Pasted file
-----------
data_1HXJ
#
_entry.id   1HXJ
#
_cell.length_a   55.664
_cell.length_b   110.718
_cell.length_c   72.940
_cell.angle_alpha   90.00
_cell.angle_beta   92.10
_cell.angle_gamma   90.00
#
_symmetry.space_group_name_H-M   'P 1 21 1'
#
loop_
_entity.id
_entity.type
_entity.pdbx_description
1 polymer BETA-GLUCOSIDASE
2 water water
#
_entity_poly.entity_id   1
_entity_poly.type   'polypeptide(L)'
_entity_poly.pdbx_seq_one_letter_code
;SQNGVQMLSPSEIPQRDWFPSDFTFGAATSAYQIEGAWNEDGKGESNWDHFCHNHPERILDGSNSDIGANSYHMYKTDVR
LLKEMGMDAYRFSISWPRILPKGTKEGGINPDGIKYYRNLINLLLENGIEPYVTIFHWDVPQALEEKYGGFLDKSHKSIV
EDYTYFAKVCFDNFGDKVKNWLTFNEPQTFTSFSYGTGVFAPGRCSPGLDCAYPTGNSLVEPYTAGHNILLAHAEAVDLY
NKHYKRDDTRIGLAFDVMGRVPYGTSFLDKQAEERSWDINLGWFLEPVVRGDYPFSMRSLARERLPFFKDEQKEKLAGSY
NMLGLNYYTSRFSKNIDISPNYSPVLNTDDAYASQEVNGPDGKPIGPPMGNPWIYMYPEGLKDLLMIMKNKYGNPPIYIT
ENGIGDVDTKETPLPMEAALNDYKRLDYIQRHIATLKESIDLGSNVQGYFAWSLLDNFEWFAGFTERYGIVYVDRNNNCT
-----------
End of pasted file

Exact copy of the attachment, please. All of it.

data_1HXJ
#
_entry.id   1HXJ
#
_cell.length_a   55.664
_cell.length_b   110.718
_cell.length_c   72.940
_cell.angle_alpha   90.00
_cell.angle_beta   92.10
_cell.angle_gamma   90.00
#
_symmetry.space_group_name_H-M   'P 1 21 1'
#
loop_
_entity.id
_entity.type
_entity.pdbx_description
1 polymer BETA-GLUCOSIDASE
2 water water
#
_entity_poly.entity_id   1
_entity_poly.type   'polypeptide(L)'
_entity_poly.pdbx_seq_one_letter_code
;SQNGVQMLSPSEIPQRDWFPSDFTFGAATSAYQIEGAWNEDGKGESNWDHFCHNHPERILDGSNSDIGANSYHMYKTDVR
LLKEMGMDAYRFSISWPRILPKGTKEGGINPDGIKYYRNLINLLLENGIEPYVTIFHWDVPQALEEKYGGFLDKSHKSIV
EDYTYFAKVCFDNFGDKVKNWLTFNEPQTFTSFSYGTGVFAPGRCSPGLDCAYPTGNSLVEPYTAGHNILLAHAEAVDLY
NKHYKRDDTRIGLAFDVMGRVPYGTSFLDKQAEERSWDINLGWFLEPVVRGDYPFSMRSLARERLPFFKDEQKEKLAGSY
NMLGLNYYTSRFSKNIDISPNYSPVLNTDDAYASQEVNGPDGKPIGPPMGNPWIYMYPEGLKDLLMIMKNKYGNPPIYIT
ENGIGDVDTKETPLPMEAALNDYKRLDYIQRHIATLKESIDLGSNVQGYFAWSLLDNFEWFAGFTERYGIVYVDRNNNCT